Puerperal Fever Ignaz Semmelweiss, a young Hungarian, died in 1865 at the age of 47, a victim of the disease he had clarified for the profession. In that day, from 10-30 per cent of mothers attended by medical students and doctors died, whereas, strangely enough, the mortality was only 3 per cent in the division of the hospital where midwives attended the patients. Semmelweiss was puzzled by this discrepancy. He studied the problem unceasingly, attended post-mortems of the dead women, but found no explanation.

A friend and co-worker died of blood poisoning which had been contracted while performing an autopsy upon a mother dead of childbed fever. Semmelweiss noted the similarity of the pathologic changes in his friends body and those dying from puerperal fever. He became convinced that puerperal sepsis was contagious and that it was carried from the autopsy room to the delivery room by the hands of the students and instructors. When he ordered scrubbing of the hands with soap, water and nail brush followed by disinfection with chloride of lime, the mortality rate showed a spectacular fall.

Semmelweiss was persecuted for preaching this doctrine. It would seem that persecution of its own is a thing which the medical profession has always been able to perform quite thoroughly, if not always judiciously.

The Etiological Factor in Scabies- In this instance it was a student, F. Rennuci, a pupil in the class of the famous dermatologist, Baron Aliberti, of Paris, who made the contribution. Rennuci persisted to argue in spite of an obstinant teacher that “all the old women in Corsica, my country, know the cause, and they know how to cure the itch.”.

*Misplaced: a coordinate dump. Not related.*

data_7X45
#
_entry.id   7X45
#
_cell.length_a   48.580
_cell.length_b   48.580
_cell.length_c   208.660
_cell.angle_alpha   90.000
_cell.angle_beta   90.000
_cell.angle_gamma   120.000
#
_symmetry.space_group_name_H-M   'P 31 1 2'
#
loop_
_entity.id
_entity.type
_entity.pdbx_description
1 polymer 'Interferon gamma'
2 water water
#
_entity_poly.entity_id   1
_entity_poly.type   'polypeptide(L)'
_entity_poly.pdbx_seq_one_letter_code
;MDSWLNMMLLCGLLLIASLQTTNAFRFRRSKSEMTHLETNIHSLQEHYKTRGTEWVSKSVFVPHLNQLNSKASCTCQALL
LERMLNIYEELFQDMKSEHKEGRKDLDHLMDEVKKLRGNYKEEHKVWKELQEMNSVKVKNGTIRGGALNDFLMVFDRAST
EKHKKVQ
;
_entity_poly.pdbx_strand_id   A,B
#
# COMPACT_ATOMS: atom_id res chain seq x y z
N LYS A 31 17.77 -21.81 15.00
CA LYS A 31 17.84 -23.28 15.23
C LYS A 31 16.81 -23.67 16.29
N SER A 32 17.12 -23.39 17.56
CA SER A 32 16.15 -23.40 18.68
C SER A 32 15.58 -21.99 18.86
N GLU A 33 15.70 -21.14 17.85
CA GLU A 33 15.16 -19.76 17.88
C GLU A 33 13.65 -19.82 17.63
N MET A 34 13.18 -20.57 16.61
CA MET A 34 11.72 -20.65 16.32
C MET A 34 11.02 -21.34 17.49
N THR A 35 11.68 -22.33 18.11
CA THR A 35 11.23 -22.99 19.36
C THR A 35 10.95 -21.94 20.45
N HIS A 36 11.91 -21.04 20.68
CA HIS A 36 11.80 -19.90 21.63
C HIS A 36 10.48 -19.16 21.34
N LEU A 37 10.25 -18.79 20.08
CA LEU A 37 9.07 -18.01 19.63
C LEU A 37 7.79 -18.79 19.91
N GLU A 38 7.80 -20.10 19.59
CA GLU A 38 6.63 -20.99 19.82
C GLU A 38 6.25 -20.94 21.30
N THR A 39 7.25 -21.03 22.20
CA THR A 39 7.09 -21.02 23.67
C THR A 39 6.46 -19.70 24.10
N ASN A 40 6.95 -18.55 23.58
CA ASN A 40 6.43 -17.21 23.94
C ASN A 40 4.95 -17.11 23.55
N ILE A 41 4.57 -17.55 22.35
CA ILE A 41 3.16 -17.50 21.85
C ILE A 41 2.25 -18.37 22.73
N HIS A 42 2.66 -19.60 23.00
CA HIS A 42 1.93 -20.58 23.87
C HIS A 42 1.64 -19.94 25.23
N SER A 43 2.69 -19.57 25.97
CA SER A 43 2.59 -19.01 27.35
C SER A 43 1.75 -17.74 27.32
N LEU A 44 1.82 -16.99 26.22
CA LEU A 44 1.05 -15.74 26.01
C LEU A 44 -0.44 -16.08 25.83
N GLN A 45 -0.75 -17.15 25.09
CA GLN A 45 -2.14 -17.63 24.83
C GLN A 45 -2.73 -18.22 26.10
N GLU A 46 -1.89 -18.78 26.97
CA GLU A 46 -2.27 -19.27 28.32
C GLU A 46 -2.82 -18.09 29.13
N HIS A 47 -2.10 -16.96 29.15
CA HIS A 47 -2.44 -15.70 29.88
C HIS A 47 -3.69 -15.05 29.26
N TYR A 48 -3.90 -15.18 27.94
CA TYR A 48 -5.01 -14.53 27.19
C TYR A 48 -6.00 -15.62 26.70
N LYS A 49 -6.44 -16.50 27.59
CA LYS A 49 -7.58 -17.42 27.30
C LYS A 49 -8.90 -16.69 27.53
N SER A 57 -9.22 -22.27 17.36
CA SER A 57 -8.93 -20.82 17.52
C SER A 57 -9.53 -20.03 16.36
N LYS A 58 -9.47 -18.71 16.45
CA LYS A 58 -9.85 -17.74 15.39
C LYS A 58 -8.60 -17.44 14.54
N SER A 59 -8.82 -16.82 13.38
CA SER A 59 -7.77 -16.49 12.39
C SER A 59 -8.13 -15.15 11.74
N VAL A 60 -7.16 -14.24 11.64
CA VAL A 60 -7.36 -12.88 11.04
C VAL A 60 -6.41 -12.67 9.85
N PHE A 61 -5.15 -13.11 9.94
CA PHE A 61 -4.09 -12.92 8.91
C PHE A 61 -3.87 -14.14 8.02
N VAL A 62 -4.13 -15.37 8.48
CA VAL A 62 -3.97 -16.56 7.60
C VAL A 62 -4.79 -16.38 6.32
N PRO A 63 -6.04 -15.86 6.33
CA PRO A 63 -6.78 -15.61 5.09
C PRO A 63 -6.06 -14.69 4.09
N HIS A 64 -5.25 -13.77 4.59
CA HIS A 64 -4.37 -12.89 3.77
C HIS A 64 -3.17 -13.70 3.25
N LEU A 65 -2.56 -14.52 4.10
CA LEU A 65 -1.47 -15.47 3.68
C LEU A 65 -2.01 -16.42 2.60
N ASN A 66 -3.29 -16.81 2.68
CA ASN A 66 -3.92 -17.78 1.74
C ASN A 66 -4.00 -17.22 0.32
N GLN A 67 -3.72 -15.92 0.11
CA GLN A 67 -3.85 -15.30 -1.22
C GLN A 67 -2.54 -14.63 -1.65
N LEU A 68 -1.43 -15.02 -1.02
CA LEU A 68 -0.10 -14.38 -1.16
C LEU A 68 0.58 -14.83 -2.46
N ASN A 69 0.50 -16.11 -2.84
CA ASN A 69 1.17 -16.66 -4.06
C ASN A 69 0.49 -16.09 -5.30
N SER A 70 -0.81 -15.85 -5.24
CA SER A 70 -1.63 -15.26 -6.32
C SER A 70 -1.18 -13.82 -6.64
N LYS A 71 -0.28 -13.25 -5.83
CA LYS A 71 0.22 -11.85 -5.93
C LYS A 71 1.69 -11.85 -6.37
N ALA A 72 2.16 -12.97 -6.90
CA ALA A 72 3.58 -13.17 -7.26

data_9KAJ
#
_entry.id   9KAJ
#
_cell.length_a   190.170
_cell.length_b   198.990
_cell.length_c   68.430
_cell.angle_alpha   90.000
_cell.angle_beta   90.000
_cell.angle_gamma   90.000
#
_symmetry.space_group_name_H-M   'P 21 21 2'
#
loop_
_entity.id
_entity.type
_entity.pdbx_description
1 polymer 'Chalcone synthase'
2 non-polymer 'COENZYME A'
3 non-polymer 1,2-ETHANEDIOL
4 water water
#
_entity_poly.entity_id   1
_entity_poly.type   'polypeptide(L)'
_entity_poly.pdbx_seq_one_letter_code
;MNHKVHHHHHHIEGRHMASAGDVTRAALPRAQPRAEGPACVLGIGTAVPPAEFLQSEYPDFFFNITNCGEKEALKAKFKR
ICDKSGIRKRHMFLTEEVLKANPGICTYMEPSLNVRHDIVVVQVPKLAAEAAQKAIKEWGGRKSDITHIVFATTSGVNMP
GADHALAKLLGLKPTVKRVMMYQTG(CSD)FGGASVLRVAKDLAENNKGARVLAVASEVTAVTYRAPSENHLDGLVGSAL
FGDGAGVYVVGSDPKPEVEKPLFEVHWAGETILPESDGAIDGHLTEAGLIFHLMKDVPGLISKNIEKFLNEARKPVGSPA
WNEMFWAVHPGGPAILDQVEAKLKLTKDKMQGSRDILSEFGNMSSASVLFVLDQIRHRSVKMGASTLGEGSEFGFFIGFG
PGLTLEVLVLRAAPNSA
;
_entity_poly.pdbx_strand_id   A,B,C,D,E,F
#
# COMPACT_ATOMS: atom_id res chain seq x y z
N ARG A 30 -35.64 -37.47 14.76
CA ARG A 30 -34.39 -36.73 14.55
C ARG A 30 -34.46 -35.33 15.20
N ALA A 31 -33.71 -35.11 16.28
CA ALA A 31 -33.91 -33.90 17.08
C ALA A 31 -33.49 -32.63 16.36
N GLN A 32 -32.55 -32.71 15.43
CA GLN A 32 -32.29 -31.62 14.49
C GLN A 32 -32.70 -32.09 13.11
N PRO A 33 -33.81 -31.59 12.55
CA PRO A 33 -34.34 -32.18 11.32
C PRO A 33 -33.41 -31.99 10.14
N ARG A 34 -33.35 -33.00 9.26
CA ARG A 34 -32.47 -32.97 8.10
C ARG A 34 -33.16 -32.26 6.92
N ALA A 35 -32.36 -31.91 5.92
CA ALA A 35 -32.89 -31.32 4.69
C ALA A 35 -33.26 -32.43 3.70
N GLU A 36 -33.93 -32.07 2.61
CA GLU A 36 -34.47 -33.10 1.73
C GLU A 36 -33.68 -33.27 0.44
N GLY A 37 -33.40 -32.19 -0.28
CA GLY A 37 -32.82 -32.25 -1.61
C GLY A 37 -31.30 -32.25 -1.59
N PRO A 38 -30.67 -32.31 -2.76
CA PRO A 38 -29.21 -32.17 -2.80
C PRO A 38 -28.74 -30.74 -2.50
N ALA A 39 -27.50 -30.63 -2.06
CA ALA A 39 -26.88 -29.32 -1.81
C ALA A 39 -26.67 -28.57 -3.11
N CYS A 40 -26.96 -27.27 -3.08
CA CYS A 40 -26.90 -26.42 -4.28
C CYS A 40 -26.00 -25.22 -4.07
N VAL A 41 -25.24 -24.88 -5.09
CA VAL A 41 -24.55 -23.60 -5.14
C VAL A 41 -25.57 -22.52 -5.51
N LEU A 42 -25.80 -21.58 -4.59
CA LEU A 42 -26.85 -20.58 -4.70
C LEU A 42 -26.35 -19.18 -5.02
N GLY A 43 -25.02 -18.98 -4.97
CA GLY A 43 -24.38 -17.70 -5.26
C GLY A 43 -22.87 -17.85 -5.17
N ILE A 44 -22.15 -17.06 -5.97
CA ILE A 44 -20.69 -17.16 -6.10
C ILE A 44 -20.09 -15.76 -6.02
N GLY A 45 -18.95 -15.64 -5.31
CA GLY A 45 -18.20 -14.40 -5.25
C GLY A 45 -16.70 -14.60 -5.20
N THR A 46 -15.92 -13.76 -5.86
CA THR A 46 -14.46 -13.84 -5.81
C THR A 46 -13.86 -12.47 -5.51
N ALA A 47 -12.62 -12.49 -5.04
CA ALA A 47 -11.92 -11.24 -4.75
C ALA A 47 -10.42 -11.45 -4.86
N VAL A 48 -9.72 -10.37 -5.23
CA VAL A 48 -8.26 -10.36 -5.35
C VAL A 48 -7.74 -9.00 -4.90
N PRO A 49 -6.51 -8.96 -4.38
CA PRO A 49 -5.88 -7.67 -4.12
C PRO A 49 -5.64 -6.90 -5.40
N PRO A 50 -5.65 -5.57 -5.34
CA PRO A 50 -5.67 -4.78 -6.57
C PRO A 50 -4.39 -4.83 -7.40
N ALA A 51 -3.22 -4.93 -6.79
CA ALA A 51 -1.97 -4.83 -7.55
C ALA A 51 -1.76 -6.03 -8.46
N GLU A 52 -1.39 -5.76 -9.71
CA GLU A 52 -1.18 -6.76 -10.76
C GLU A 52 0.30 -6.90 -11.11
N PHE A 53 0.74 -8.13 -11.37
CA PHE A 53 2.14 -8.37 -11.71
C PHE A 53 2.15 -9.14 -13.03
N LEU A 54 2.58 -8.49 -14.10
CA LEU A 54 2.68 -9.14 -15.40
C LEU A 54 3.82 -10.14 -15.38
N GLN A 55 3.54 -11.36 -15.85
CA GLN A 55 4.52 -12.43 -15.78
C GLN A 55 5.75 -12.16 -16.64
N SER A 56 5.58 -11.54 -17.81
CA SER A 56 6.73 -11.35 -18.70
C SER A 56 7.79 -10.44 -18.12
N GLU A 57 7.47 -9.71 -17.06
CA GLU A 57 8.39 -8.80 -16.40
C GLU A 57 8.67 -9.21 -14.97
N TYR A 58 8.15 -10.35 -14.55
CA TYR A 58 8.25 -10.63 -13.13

He recalled to his superiors how the old women would prick the skin of their fingers and remove a little red spider or insect and following this the itch would disappear. Finally Rennuci was permitted t o demonstrate the validity of this theory and thus the etiologic factor in scabies was proved.

Vaccination against Smallpox- It was a milkmaid who, in 1768, said to the famous Edward Jenner, “I cannot take smallpox, because I have had the cowpox.” Jenner never forget this remark and later mentioned it to his teacher, John Hunter, the great English surgeon, explaining that this was an idea prevalent among the farmers and dairy maids in his native Gloucestershire. Considerable experimentation followed and in 1786, opportunity came. According to Jenners own words:.

Victor C. Laughlin